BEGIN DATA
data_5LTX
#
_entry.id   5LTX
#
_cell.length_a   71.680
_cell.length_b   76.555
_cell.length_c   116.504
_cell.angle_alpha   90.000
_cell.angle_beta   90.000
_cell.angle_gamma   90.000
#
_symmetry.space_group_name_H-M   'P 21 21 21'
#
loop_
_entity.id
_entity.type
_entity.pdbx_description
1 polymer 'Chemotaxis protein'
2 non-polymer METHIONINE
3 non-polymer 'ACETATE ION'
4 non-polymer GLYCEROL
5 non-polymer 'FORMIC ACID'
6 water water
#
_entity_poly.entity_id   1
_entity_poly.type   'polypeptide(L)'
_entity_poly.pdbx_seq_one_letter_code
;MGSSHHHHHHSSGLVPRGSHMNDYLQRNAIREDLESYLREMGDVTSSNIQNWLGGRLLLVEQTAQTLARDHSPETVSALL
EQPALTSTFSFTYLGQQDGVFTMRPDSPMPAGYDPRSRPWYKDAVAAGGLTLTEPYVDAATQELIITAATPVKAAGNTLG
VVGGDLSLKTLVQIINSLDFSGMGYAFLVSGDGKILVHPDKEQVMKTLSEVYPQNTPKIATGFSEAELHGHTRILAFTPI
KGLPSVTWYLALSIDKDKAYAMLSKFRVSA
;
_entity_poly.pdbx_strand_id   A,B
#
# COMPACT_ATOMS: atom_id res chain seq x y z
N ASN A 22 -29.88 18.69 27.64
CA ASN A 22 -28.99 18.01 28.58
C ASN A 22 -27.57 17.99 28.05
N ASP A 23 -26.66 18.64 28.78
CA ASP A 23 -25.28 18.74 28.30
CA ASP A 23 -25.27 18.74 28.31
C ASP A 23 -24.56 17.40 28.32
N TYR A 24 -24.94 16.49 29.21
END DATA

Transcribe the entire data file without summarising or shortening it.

data_5LTX
#
_entry.id   5LTX
#
_cell.length_a   71.680
_cell.length_b   76.555
_cell.length_c   116.504
_cell.angle_alpha   90.000
_cell.angle_beta   90.000
_cell.angle_gamma   90.000
#
_symmetry.space_group_name_H-M   'P 21 21 21'
#
loop_
_entity.id
_entity.type
_entity.pdbx_description
1 polymer 'Chemotaxis protein'
2 non-polymer METHIONINE
3 non-polymer 'ACETATE ION'
4 non-polymer GLYCEROL
5 non-polymer 'FORMIC ACID'
6 water water
#
_entity_poly.entity_id   1
_entity_poly.type   'polypeptide(L)'
_entity_poly.pdbx_seq_one_letter_code
;MGSSHHHHHHSSGLVPRGSHMNDYLQRNAIREDLESYLREMGDVTSSNIQNWLGGRLLLVEQTAQTLARDHSPETVSALL
EQPALTSTFSFTYLGQQDGVFTMRPDSPMPAGYDPRSRPWYKDAVAAGGLTLTEPYVDAATQELIITAATPVKAAGNTLG
VVGGDLSLKTLVQIINSLDFSGMGYAFLVSGDGKILVHPDKEQVMKTLSEVYPQNTPKIATGFSEAELHGHTRILAFTPI
KGLPSVTWYLALSIDKDKAYAMLSKFRVSA
;
_entity_poly.pdbx_strand_id   A,B
#
# COMPACT_ATOMS: atom_id res chain seq x y z
N ASN A 22 -29.88 18.69 27.64
CA ASN A 22 -28.99 18.01 28.58
C ASN A 22 -27.57 17.99 28.05
N ASP A 23 -26.66 18.64 28.78
CA ASP A 23 -25.28 18.74 28.30
CA ASP A 23 -25.27 18.74 28.31
C ASP A 23 -24.56 17.40 28.32
N TYR A 24 -24.94 16.49 29.21